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Did you miss part I – The Biggest Misconception in Sales…  CLICK HERE!

Time.  The merchant’s time is always the toughest balancing act for me.  On the one hand you certainly don’t want to seem like you are rushing the merchant.  Every merchant has a different personality, some being talkers and others wanting to get right down to business.

I find that on the whole, most merchants prefer to deal with you as quickly as possible, especially at the beginning.  Also, the more you talk about this “BIG” decision and all your benefits, the more time the merchant has to think about the decision.  This is not good for the merchant or for you.

One of my first large, multi-location sales went like this on the first visit.

Owner (in a dismissive tone):  “What do you want?”

Me:   “I want to do your credit card processing.”

Owner:   “What are your rates?”

Me:   “Lower than what you are paying now.”

Owner (looks up a little confused and smiles):  “Okay.  Can you tell me a little more?”

Me:   “I tell you what, I can see you are busy and that you are a businessman who doesn’t like to waste time.  How about I bring you back a cost analysis in a couple days so I can show you exactly what I can offer?”

Owner:   “Sounds good.”

Me:   “I just need to take a look at a processing statement.  Do you have one handy so I can make a copy?”

Owner:   “Sure.”

He proceeded to give me one statement for each of his five locations.  Three days later I sat down with him over lunch at a different location and signed him up!

The first merchant sale I ever made was the total opposite of this one.  I literally spent two hours at the merchant location on the first visit!  It was a small bike shop that sold specialty bikes.  The owner was in his late 80’s and had been working that shop for decades.  He was a talker and wanted to know everything about our company and what we offered.  After two hours I was able to close him on that first visit.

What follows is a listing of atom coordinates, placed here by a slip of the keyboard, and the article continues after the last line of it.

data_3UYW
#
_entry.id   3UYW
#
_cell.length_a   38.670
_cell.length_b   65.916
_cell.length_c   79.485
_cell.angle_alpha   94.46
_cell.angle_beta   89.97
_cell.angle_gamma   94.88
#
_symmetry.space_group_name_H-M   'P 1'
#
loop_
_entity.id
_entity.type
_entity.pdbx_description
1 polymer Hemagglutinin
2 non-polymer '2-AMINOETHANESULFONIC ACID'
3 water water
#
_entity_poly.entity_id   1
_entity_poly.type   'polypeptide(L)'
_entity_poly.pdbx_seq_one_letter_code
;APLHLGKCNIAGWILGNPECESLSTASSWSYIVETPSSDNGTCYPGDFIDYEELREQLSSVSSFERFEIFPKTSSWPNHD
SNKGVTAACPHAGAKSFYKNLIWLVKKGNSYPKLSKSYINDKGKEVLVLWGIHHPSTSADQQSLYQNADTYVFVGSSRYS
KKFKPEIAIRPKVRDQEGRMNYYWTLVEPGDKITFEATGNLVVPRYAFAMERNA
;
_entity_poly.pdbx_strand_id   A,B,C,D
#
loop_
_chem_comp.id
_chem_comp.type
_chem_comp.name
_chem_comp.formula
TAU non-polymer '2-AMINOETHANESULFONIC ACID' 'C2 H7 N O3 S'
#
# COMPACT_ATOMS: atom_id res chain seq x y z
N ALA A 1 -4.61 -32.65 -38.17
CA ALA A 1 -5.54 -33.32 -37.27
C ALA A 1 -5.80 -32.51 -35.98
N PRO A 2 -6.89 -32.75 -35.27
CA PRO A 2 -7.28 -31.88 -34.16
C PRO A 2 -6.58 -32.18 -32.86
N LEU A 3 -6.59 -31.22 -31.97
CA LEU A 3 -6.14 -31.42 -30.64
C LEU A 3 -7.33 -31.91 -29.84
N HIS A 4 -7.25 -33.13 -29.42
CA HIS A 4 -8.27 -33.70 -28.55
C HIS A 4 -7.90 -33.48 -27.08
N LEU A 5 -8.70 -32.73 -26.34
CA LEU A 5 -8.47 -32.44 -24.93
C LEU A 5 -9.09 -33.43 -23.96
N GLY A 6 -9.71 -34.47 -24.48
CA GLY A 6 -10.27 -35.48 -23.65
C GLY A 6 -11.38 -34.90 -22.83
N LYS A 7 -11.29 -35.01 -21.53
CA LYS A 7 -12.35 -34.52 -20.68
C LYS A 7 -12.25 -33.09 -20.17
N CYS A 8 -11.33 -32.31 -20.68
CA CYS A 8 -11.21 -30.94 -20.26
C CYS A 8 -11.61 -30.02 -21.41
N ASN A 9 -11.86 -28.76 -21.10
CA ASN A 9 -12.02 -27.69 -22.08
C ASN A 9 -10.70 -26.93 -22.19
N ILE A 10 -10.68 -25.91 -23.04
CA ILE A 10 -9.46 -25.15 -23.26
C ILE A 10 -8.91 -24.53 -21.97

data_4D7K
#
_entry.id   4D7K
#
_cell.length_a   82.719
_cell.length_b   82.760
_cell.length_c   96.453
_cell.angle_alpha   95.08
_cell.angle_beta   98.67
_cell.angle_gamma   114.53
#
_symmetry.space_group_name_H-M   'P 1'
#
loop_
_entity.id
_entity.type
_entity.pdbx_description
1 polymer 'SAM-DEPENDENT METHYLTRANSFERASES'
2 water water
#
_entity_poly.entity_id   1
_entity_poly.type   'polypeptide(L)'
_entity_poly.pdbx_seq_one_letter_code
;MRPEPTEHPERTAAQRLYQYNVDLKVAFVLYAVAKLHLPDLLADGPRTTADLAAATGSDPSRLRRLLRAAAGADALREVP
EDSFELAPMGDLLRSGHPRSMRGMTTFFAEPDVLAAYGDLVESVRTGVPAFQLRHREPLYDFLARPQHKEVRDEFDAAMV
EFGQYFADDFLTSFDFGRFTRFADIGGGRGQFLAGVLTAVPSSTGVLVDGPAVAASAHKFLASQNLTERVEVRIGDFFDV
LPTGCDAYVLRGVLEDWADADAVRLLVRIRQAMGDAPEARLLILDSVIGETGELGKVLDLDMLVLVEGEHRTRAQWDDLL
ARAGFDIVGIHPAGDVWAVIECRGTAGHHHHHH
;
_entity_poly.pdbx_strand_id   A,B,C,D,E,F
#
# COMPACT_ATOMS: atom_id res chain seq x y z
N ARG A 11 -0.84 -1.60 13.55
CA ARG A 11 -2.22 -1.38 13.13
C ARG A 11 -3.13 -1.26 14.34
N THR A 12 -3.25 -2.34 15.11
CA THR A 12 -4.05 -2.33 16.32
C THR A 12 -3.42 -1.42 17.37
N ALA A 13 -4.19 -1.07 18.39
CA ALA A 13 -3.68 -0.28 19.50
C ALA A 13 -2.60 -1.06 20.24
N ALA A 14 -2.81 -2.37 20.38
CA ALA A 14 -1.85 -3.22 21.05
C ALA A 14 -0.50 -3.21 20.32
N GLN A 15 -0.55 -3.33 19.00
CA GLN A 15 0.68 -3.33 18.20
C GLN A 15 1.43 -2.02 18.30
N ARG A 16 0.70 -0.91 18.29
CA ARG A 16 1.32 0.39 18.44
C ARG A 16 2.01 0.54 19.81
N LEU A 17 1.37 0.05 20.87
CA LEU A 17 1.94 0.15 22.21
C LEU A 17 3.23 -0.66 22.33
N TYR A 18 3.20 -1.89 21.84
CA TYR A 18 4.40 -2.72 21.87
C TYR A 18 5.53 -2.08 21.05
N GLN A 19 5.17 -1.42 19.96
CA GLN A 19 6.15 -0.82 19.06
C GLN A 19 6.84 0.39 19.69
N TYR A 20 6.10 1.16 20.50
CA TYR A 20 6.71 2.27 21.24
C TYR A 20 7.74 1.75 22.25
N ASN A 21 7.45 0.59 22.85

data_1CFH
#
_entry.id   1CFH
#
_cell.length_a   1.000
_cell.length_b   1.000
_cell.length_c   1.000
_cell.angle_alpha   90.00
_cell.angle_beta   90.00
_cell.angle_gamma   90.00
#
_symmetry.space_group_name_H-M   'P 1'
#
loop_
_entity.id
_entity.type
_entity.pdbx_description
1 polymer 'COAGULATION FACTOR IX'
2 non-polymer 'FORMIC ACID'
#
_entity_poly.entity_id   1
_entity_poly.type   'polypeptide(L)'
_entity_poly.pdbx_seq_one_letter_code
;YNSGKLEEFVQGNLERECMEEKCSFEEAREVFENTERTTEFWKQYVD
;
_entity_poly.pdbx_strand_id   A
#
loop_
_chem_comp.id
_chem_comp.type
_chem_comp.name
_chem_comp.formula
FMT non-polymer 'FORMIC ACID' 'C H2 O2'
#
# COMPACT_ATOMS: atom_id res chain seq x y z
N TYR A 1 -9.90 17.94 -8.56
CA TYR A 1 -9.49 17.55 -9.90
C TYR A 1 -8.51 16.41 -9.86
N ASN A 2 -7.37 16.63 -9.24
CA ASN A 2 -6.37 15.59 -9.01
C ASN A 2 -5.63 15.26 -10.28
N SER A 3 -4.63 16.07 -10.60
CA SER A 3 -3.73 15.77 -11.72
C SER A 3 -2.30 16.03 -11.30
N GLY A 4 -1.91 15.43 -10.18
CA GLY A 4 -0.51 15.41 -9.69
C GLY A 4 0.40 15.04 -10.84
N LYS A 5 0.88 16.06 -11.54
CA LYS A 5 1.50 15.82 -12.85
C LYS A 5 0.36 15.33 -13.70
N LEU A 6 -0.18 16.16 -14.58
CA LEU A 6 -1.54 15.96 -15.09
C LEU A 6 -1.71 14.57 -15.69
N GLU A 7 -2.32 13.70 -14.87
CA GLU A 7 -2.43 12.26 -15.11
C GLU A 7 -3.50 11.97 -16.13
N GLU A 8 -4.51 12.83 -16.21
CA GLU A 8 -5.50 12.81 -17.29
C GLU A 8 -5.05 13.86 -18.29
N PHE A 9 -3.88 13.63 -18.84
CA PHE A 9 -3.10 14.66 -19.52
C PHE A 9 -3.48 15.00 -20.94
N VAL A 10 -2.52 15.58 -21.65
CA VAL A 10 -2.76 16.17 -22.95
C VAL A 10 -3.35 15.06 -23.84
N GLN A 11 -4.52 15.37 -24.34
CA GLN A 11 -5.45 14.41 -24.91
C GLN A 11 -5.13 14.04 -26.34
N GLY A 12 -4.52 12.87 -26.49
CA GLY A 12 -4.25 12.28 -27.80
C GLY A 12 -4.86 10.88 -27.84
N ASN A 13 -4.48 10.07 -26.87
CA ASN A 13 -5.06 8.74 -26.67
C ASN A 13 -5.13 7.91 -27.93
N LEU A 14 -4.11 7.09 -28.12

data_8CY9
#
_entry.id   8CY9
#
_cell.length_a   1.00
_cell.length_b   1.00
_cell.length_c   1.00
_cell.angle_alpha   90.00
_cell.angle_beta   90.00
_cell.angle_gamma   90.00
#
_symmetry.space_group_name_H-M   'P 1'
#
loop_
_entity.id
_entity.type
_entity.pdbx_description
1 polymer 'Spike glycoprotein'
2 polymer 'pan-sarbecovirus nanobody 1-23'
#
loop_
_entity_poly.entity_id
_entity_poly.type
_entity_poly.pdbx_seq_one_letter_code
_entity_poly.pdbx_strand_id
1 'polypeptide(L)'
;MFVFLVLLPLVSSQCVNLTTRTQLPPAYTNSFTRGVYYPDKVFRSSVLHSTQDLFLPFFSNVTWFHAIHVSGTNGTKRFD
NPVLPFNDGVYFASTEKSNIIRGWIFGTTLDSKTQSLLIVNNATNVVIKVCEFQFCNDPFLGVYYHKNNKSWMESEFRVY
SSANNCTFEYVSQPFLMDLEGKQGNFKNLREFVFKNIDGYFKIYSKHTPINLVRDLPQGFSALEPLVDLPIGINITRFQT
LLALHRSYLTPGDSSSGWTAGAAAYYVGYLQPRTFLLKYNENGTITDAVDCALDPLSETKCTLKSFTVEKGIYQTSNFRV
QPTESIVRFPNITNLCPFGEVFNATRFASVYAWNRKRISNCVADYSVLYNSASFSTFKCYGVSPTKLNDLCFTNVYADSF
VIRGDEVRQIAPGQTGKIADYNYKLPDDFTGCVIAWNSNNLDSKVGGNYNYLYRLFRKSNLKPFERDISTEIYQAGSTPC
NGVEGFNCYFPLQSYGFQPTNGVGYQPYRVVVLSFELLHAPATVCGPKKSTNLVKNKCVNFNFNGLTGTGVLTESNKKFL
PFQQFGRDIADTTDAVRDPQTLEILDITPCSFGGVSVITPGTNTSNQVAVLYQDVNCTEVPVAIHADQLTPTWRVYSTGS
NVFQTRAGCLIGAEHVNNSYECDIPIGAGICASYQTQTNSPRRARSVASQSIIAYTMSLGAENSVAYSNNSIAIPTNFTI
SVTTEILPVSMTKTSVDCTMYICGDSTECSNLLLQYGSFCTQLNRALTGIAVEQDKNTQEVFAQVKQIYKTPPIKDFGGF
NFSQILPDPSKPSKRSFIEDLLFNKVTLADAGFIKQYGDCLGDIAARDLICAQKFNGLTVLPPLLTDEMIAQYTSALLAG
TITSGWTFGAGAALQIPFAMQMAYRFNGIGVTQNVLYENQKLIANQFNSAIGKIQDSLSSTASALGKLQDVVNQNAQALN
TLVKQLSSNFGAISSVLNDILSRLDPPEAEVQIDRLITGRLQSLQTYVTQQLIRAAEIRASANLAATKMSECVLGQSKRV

My point here is that the value of time is relative to each business owner, but you always want to lean towards taking less time rather than more time.

Don’t make switching a “big decision.”  Instead, emphasize how switching will be simple and how you will handle everything.  I believe one way to show this to the merchant is by being prepared for the sale.  When I come to close a deal, I have the paperwork all typed up and ready.  This saves us both a lot of time and makes the sale much smoother.

 

Read previous post:  The Biggest Misconception in Sales – Risks into Sales – Part 1

The Biggest Misconception in Sales – Risks Into Sales Part I

Read next post:  Manage Your Energy, Not Your Time – Risks into Sales – Part III

Manage Your Energy, Not Your Time – Risks into Sales Part III